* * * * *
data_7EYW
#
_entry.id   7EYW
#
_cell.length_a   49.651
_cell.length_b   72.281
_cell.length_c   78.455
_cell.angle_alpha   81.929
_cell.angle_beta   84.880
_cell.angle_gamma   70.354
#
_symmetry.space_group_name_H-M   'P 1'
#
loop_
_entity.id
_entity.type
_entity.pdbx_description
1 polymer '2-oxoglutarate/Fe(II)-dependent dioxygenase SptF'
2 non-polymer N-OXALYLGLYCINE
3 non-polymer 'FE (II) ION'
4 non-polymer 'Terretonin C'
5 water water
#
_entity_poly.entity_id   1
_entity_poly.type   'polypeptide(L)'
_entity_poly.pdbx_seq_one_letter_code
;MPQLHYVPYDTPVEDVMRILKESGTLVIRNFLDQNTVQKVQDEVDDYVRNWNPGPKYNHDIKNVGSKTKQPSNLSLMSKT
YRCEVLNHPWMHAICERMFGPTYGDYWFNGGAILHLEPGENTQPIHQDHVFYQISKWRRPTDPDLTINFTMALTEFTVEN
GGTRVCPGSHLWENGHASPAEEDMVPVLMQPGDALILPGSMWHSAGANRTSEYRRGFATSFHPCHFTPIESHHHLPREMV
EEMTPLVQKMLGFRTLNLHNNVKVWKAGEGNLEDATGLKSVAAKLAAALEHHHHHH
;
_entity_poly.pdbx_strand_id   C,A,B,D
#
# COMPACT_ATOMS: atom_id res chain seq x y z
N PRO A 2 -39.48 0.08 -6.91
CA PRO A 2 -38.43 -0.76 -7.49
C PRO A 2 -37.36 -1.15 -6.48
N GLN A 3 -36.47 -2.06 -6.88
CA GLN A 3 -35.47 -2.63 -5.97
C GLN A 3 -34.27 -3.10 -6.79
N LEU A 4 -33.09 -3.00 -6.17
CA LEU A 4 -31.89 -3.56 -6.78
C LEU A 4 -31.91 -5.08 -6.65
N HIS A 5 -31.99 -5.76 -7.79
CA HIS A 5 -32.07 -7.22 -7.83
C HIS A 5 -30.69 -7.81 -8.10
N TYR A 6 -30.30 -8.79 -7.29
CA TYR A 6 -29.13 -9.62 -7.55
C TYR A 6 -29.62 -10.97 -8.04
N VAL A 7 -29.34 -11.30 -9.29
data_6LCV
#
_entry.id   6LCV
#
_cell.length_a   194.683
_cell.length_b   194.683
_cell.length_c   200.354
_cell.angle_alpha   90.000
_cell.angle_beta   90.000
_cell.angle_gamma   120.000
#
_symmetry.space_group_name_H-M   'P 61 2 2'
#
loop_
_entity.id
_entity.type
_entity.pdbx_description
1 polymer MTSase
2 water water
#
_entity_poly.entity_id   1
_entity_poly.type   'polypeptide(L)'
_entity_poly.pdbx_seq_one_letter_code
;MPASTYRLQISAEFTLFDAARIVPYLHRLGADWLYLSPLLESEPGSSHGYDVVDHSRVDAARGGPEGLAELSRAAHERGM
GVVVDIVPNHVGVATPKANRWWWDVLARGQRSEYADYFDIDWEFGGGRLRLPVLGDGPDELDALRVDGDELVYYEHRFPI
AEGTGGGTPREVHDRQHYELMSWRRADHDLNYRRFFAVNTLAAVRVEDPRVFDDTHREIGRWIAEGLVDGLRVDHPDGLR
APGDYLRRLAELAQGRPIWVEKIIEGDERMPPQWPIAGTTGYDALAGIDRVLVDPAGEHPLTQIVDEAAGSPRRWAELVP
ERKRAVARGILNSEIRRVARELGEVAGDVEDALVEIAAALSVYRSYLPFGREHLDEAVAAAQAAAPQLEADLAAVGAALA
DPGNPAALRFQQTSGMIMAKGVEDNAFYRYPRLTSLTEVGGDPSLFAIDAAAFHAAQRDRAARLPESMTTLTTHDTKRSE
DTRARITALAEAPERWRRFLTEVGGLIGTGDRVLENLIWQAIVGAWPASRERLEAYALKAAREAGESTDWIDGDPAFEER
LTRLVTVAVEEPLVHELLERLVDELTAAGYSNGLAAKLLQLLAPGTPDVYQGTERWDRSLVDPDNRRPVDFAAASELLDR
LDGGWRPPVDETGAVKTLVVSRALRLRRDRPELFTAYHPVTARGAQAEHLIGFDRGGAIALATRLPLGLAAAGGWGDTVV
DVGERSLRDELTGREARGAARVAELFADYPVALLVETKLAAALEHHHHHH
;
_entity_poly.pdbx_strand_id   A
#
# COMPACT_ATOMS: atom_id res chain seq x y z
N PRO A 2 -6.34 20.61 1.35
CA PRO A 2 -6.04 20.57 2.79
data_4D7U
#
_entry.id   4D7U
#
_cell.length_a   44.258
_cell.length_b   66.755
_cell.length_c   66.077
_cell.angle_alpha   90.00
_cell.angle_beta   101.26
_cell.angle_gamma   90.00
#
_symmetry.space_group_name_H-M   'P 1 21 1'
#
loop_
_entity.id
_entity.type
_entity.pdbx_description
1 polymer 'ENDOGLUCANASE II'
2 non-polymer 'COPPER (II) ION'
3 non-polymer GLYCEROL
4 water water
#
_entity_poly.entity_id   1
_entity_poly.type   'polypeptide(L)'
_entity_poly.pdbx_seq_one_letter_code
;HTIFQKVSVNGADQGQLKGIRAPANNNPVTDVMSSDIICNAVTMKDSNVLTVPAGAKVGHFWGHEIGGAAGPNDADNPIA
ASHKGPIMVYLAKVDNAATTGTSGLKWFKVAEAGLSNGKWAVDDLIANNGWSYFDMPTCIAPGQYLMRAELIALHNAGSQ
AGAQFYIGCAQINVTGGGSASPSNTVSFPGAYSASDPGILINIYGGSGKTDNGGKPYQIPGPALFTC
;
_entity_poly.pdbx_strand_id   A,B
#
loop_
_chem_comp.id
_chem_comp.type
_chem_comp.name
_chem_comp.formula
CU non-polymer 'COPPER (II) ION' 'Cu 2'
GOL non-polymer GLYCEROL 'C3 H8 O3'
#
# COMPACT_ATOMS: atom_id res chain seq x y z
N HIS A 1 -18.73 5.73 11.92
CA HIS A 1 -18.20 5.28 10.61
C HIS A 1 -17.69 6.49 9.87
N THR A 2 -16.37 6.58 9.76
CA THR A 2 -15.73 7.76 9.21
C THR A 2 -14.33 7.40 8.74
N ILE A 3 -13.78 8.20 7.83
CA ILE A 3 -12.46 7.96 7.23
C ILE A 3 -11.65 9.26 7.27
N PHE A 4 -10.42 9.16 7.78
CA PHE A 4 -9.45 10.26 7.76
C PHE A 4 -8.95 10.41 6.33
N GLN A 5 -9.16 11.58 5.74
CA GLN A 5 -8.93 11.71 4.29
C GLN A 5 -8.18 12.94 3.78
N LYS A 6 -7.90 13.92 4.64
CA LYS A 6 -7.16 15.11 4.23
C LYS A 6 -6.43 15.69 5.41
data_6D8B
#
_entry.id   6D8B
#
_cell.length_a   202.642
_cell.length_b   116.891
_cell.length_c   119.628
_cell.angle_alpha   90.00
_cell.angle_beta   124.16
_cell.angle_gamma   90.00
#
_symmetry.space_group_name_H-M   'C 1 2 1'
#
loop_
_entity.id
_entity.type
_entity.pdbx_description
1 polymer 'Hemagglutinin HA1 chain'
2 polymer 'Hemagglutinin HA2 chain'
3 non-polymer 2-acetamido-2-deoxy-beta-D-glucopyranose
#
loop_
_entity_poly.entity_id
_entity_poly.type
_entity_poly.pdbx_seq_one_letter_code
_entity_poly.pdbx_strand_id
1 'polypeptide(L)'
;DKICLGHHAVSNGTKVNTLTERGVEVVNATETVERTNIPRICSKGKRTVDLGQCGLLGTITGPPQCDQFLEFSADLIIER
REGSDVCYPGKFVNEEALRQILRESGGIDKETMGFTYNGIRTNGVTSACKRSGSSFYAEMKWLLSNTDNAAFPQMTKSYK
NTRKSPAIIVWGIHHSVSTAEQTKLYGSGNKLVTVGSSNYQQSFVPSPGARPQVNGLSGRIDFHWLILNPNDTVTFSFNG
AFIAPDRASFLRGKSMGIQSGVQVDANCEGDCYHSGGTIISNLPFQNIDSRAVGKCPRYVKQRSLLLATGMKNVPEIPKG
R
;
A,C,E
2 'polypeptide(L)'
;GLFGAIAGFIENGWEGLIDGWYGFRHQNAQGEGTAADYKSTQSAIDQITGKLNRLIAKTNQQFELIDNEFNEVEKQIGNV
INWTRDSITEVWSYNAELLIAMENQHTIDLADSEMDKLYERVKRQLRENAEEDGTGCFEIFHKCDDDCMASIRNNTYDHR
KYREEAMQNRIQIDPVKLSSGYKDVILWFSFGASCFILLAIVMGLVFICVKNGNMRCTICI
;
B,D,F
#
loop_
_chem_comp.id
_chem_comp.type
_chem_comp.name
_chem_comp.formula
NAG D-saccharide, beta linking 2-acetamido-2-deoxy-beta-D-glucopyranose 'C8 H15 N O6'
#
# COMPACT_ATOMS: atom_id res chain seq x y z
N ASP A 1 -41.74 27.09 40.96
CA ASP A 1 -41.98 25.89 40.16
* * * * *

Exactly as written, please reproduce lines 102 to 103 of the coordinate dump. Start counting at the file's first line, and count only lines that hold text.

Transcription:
#
loop_